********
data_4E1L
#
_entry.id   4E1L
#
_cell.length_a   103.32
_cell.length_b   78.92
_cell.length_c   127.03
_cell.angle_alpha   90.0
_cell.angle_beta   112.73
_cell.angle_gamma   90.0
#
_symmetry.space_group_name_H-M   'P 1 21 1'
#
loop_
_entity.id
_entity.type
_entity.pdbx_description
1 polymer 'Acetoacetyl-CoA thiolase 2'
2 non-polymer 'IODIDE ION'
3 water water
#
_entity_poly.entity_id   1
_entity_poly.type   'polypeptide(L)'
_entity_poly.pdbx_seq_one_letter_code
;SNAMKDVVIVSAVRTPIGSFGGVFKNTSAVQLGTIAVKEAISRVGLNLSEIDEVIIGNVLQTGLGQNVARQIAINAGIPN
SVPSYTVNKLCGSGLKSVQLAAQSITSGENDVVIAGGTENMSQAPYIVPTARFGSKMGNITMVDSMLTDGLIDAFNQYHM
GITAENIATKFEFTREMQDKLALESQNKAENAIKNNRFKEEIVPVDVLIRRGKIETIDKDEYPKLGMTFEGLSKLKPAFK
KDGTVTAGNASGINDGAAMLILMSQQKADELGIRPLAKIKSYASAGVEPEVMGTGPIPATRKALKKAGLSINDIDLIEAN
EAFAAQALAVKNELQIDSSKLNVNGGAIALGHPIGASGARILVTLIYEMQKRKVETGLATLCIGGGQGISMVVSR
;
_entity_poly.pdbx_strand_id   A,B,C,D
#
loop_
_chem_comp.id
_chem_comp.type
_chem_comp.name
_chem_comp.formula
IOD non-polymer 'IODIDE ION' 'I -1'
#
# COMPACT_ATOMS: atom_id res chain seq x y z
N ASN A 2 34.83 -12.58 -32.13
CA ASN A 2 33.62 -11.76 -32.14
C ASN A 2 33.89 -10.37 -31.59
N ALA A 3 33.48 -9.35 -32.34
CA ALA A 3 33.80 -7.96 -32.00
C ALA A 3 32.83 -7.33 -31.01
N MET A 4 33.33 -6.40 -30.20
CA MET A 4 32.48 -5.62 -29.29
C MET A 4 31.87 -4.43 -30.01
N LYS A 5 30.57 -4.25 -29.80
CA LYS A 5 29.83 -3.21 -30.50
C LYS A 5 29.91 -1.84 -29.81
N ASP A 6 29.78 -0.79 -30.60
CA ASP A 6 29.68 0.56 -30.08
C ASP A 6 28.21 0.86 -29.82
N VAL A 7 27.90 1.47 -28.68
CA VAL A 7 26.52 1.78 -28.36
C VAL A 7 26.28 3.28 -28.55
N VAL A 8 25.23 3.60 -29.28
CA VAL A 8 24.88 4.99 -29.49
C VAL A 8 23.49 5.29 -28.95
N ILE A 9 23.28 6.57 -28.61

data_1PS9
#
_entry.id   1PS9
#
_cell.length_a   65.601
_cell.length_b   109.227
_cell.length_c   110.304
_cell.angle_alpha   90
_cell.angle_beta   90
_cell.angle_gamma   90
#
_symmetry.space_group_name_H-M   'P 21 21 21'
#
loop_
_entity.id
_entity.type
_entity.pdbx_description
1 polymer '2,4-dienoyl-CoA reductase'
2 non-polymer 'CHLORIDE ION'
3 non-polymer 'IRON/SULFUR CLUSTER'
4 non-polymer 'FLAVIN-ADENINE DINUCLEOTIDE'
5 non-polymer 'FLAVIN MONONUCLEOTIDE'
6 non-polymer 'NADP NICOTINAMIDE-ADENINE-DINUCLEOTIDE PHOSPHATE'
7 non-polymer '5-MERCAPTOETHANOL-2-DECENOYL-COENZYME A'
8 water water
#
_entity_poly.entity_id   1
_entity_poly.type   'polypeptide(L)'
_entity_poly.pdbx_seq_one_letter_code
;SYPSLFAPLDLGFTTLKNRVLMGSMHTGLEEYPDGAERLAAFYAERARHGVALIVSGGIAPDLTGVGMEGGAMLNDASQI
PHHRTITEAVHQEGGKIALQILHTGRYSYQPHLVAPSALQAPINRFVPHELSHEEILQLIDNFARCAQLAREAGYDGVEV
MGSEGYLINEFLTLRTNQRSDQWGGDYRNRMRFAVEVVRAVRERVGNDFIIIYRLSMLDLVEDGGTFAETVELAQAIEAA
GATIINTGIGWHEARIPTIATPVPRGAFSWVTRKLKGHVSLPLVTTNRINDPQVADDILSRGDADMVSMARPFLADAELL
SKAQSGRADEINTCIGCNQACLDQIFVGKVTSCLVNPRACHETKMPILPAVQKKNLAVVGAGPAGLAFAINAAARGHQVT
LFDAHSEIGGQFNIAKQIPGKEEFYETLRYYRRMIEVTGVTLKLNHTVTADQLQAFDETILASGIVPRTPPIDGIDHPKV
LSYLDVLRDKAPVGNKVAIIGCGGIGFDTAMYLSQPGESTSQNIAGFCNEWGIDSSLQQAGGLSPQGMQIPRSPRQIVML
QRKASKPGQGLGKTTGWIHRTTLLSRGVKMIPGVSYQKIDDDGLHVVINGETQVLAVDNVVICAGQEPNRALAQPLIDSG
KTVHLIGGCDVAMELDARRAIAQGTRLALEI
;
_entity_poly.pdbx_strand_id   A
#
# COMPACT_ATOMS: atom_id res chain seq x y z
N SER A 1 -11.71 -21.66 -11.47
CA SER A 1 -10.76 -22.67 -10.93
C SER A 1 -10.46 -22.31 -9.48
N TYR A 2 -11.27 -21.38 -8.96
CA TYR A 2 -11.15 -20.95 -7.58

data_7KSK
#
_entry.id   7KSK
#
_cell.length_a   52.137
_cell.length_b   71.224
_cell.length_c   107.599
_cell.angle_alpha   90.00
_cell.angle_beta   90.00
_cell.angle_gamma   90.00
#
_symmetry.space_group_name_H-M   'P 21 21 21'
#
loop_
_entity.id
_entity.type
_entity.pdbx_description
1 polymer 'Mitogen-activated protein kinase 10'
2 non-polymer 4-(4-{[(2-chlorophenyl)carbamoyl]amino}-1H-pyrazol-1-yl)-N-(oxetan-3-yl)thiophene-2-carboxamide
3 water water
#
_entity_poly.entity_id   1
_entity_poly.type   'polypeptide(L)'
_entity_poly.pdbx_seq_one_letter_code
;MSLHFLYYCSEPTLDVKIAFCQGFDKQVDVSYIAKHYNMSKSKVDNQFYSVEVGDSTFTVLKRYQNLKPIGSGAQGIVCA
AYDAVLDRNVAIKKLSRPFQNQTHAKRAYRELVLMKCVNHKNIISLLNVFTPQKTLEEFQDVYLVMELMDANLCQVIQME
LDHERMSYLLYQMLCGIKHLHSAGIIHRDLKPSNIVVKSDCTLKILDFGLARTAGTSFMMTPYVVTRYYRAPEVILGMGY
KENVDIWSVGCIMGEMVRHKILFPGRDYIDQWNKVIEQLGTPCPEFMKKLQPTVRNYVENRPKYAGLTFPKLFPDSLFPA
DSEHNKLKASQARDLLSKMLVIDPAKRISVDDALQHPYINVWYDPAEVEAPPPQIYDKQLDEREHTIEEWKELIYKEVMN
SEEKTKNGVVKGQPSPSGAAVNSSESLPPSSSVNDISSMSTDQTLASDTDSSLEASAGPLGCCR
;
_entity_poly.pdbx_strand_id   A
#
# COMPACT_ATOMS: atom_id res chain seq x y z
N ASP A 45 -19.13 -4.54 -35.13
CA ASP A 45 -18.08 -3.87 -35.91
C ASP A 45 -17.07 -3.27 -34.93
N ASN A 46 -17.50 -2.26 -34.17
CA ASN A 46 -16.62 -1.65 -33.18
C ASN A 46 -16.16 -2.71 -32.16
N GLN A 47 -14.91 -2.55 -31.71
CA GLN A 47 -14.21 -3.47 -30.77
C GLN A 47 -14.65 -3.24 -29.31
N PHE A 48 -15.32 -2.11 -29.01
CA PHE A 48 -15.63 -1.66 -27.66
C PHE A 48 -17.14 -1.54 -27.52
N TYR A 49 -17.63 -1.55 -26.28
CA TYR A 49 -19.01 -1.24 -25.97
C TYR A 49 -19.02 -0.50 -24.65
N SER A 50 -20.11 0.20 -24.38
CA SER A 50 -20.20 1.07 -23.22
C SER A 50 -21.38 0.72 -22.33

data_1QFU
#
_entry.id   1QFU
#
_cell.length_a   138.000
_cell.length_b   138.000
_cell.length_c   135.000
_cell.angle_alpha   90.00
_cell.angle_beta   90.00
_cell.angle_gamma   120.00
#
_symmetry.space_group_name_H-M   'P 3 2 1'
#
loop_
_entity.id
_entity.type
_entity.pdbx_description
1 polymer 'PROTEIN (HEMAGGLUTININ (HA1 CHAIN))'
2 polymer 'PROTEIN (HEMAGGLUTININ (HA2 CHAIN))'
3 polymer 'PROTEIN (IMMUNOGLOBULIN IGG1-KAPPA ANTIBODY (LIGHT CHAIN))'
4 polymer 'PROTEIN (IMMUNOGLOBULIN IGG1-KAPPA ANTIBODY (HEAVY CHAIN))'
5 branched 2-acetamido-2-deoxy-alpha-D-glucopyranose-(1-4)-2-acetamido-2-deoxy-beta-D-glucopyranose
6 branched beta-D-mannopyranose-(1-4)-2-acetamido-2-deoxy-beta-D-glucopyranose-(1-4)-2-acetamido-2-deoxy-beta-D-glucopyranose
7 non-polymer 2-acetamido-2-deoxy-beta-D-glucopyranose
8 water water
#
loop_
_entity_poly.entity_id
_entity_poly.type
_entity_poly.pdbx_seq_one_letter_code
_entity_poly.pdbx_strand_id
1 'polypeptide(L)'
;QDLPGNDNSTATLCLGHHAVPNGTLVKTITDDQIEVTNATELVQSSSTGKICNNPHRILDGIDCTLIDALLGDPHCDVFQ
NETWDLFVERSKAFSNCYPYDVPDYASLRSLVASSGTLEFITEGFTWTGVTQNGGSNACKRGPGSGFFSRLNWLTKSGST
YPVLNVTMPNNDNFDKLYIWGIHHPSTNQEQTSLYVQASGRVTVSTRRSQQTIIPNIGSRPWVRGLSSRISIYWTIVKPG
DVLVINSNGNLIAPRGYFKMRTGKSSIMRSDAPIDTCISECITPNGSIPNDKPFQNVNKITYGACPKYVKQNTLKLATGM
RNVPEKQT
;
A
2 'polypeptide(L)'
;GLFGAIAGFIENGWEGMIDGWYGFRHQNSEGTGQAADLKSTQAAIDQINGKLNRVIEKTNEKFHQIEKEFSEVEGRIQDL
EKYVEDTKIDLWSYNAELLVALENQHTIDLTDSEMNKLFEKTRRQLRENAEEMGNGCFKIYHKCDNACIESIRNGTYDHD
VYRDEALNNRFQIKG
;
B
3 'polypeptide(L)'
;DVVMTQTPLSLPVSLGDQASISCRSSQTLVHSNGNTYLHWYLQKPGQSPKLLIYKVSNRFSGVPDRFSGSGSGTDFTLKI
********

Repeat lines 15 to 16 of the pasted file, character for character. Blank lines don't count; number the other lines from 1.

_entity.id
_entity.type